Lessons in Feedback 4: Pleasing the Parents

One of the things I have loved about moving to the private sector in Education is how straightforward it is. It works like this: if the parents are happy, they pay the fees and the school stays open.

I’ve drawn a picture to show this:

How private education works

Of course, the challenge is to know what to do to keep the parents happy, i.e. the ‘???’ in my diagram. I think the bulk of the answer is ‘feedback’ and I’ll come to that, but it’s worth considering just how complex the equivalent picture is for state schools.

In state schools you have to keep the parents happy. And you also have to keep Ofsted happy. And your local authority, or Academy chain if that’s relevant. And you have do well enough with your SATs scores to keep a decent position in the league tables. The pictures looks more like this:

State school have more things to think about

My diagram is by no means accurate, but I hope it shows that people running state schools have a lot more ‘stakeholders’ to please. This obviously filters down to the teaching, because pleasing parents, pleasing Ofsted and attaining brilliant SATs results are three different things (related, but different); therefore, they require more complexity. Often we hear the phrase ‘putting the children first’, and that’s a lovely sentiment, but the reality is that there are many different factors affecting what goes on in the classroom.

Anyway, I need to get back to the point about providing feedback to please the parents and so I will. But it will be in the next post.

 

Don’t panic; sweep.

While researching my previous post, I came across another Michael Ende quote that encapsulates much of how I feel leadership has gone wrong in UK Education to make it all go so frantic.

I haven’t even read the book it’s from yet, though I now feel I need to.

Here it is:

“…it’s like this. Sometimes, when you’ve a very long street ahead of you, you think how terribly long it is and feel sure you’ll never get it swept. And then you start to hurry. You work faster and faster and every time you look up there seems to be just as much left to sweep as before, and you try even harder, and you panic, and in the end you’re out of breath and have to stop–and still the street stretches away in front of you. That’s not the way to do it.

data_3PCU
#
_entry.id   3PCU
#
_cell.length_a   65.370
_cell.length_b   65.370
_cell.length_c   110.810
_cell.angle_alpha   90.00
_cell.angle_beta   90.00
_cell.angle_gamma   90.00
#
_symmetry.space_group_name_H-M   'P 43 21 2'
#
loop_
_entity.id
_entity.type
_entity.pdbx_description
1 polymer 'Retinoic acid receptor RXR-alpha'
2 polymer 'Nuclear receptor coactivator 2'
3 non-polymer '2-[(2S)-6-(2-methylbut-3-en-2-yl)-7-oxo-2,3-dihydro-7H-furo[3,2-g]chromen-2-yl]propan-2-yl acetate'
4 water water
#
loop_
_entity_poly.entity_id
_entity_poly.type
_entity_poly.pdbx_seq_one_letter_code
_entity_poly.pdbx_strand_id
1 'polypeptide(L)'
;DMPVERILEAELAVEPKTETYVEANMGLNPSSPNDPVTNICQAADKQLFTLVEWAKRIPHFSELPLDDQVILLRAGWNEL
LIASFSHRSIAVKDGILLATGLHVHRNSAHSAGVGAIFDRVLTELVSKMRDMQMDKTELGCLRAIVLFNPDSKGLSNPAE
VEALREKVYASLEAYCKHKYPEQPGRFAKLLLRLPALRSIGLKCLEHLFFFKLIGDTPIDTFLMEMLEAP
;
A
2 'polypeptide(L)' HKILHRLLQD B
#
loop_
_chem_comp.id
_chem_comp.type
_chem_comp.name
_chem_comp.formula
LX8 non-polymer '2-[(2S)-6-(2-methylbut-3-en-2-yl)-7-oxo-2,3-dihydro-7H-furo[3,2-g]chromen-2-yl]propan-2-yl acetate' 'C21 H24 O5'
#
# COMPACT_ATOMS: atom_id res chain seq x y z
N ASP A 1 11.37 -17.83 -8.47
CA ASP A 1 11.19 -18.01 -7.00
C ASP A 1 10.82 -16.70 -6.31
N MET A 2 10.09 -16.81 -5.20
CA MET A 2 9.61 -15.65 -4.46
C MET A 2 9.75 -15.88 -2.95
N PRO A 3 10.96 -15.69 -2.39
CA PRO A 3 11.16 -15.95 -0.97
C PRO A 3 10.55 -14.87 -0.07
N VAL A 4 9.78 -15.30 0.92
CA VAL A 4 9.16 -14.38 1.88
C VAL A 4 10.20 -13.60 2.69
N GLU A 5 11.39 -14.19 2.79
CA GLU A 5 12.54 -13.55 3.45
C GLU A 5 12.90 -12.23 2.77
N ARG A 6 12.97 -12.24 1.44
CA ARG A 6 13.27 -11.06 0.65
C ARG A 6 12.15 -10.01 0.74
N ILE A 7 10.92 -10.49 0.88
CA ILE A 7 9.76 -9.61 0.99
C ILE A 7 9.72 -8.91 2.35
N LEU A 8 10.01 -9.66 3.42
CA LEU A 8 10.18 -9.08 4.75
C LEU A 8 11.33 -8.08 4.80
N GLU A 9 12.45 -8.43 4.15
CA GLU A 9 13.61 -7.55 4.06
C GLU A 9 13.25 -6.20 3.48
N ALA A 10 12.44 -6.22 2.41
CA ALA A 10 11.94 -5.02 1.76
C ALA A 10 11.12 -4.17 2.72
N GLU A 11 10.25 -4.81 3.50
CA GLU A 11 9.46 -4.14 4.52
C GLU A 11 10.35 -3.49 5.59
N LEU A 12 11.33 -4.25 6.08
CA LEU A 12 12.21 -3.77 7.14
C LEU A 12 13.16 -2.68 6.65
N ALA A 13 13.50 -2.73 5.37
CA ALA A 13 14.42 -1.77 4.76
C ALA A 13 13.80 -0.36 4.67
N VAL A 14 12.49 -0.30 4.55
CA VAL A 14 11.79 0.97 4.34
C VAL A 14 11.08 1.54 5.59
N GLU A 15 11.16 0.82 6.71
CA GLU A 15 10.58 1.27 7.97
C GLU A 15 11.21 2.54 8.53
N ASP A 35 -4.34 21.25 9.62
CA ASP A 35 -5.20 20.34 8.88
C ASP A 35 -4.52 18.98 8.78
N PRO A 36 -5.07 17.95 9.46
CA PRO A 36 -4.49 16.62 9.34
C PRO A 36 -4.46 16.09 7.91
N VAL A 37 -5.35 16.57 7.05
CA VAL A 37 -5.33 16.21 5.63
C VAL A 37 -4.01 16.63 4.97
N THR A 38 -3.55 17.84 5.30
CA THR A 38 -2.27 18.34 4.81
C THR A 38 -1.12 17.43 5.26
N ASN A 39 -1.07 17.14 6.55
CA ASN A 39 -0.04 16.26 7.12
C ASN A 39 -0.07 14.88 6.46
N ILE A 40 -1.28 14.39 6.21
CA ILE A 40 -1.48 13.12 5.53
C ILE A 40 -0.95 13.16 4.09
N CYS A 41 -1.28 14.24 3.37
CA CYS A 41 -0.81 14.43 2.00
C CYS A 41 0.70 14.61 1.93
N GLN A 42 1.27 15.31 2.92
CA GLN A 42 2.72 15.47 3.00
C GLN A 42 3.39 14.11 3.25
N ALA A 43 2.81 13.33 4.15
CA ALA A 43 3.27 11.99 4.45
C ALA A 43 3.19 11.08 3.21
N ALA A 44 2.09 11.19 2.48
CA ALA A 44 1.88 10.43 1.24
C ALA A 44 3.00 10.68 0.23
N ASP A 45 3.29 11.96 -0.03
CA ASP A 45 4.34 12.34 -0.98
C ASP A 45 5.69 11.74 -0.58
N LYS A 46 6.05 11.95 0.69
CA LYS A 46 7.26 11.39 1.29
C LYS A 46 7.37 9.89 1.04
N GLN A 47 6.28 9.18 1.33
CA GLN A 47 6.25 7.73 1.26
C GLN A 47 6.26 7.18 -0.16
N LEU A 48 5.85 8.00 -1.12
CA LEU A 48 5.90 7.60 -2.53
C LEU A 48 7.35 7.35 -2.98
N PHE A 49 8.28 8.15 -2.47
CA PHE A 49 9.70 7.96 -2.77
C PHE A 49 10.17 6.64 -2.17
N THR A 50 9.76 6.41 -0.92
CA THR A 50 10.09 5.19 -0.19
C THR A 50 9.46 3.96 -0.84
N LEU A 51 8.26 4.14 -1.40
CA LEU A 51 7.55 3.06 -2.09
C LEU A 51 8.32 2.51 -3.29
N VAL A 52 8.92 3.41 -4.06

You must never think of the whole street at once, understand? You must only concentrate on the next step, the next breath, the next stroke of the broom, and the next, and the next. Nothing else.

That way you enjoy your work, which is important, because then you make a good job of it. And that’s how it ought to be.

Michael Ende, Momo, 1973

School leaders have the responsibility to ensure their teachers are great, because great teachers make an amazing difference to children’s lives.

But many of our school leaders no longer inspire greatness. Instead, they measure how much sweeping* has been done, encouraging teachers to focus on how much sweeping* they have failed to do, rather than enjoying the act of sweeping*.

Since changing jobs in September, I’ve been able to enjoy teaching again. Of course, this may be because I’ve moved to the independent sector, I’m not sure, but this I do know:

  • there are less formal lesson observations.
  • there is more reporting to parents
  • pupil progress meetings do not exist.
  • there are more parents evenings and generally I have 100% attendance at each one.
  • There is one yearly, formal assessment.
  • There are no SATs or Year 1 phonics screening tests.

In short I am being measured less and the bottom line is that if parents are happy, the school gets paid and can continue functioning. The outcome of this is that I enjoy my job. Every day.

*of course, in this instance sweeping is a metaphor for teaching.